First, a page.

From the Encyclopedia Britannica: "Scientific studies have shown that until geologically quite recent times, approximately 11 million years ago, the Caspian was linked, via the Sea of Azov, the Black Sea, and the Mediterranean Sea, to the world ocean. The Caspian is of exceptional scientific interest, because its history—particularly former fluctuations in both area and depth—offers clues to the complex geologic and climatic evolution of the region. Human-made changes, notably those resulting from the construction of dams, reservoirs, and canals on the immense Volga River system (which drains into the Caspian from the north), have affected the contemporary hydrologic balance. Caspian shipping and fisheries play an important role in the region’s economy, as does the production of petroleum and natural gas in the Caspian basin. The sea’s splendid sandy beaches also serve as health and recreation resorts."

Some interesting articles:, "Caviar and the Caspian Sea."
I would never have guessed where this beautiful scene is.
I might have guessed the Costa Rican rain forest.
It's Iran's northern Caspian Hyrcamian mixed forests, maintained by moisture
captured by the Caspian Sea in the Alborz mountain range of Gilan, Iran! Wow!
wikimedia image and caption

Saturday, October 3, 2015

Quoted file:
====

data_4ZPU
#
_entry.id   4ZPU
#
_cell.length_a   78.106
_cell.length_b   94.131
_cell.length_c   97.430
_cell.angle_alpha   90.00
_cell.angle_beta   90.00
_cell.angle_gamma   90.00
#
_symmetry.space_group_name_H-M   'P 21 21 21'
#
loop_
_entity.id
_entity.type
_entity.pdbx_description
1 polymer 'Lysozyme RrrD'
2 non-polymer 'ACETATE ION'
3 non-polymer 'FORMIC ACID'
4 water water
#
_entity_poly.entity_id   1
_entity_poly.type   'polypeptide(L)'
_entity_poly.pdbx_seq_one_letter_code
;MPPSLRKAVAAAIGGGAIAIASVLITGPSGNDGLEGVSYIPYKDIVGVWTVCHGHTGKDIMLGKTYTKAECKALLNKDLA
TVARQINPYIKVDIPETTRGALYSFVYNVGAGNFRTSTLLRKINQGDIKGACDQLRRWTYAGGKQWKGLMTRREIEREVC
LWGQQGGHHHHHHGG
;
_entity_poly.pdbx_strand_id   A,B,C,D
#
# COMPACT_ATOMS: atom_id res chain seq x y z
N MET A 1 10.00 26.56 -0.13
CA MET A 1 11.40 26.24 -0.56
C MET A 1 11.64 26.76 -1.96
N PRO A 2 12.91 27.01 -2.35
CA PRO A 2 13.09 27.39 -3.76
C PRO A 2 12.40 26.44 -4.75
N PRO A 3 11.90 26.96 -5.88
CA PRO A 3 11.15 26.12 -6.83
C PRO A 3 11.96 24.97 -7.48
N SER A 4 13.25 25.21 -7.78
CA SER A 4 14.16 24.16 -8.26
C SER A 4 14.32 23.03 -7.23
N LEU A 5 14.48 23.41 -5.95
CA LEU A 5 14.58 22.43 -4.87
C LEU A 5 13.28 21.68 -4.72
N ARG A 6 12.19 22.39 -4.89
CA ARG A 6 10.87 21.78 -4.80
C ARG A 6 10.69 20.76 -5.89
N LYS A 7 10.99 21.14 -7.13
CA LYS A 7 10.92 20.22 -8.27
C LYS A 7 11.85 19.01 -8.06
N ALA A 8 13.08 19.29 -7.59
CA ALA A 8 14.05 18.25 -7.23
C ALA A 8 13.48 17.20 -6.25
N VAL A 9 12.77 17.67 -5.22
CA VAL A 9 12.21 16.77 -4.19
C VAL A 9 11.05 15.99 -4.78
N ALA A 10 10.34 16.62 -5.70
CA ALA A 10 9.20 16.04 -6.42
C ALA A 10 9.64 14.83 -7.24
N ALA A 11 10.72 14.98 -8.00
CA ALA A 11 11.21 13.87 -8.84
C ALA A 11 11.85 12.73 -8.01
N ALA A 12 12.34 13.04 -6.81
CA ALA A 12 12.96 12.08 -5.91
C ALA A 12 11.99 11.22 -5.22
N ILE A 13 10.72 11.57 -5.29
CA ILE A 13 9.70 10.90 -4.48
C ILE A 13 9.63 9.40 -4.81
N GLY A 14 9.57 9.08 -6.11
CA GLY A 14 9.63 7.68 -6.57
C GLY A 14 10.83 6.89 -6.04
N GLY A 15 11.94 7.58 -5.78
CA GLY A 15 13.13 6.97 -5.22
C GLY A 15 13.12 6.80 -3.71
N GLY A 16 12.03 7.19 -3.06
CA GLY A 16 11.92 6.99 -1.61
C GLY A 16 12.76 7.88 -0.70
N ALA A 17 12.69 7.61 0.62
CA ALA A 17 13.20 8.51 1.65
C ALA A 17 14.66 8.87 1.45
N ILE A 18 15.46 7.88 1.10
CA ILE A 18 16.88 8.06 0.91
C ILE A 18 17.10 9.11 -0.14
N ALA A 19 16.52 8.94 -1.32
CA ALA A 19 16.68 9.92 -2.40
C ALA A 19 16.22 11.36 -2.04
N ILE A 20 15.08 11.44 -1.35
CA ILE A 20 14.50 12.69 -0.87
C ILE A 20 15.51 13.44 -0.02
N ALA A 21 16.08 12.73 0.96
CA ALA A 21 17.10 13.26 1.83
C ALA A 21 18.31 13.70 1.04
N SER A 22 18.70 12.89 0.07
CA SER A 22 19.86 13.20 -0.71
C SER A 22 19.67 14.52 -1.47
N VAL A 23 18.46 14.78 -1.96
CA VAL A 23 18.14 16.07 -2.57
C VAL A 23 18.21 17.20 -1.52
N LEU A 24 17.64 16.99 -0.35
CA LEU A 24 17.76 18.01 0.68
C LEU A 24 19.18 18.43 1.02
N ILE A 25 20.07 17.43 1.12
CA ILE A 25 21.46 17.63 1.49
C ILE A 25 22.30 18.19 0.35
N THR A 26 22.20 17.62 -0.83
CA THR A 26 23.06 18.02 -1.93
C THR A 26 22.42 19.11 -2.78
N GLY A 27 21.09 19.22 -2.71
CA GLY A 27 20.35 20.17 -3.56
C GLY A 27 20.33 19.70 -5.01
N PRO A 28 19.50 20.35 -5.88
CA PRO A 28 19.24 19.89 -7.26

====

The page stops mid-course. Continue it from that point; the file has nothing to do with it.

Main Street, Sylvania: Red Bird Art Walk

First Red Bird Art Walk featuring Main Street galleries, boutiques and restaurants. Opening of River Centre Gallery; some art in the gallery; Dani Herrera collages, glass work; people admiring the variety of art.  Upper right, art piece by Matthew Squibb at Gabe's computer store Spacebar.  
Hudson Gallery photo, a Main Street gem.
 Owners Scott and Barb Hudson helped
create the new Art District and Art walks
with Sylvania Community Arts Commission
Art and nature were in harmony on Main Street Sylvania last night for the first "Red Bird Art Walk," sponsored by the Sylvania Community Arts Commission. I liked the Red Bird logo. The beautiful cardinal is, afterall, Ohio's state bird! And a gorgeous red sunset added to the theme. All the art galleries were open and welcoming, the boutiques and specialty shops had great sales and offered snacks, and the restaurants were crowded.  

"More people than I've seen on Main Street for quite a while," someone said as we sampled pastries at the new River Centre Gallery, which just opened after a long renovation to the old Main Street building. Everyone seemed to like it.  Kudos to Dr. David Garner, the founder of the River Centre Clinic, which treats eating disorders, and the new Gallery. Dani Fuller, the River Centre Foundation's Art Director, did a great job of selecting a variety of art in a range of mediums, all beautifully displayed. Dani Herrera and other artists were around to talk art. The River Centre Gallery will continue the tradition of the venerable American Gallery by showcasing local and regional artists.

Elissa, Mark, and I strolled up Main in the setting sun, with Philip in tow. Even nature cooperated: the sunset was amazing.  Blazing red.  Sylvania was aglow!  We look forward to the next Red Bird Art Walk on the first Friday in November. Philip was rewarded with his favorite pizza from J&Gs afterward.
Our beloved Philip with his GranE and Nana Franna at another time, because I didn't get photos at the Art Walk
Philip's 8th Birthday.  He likes art!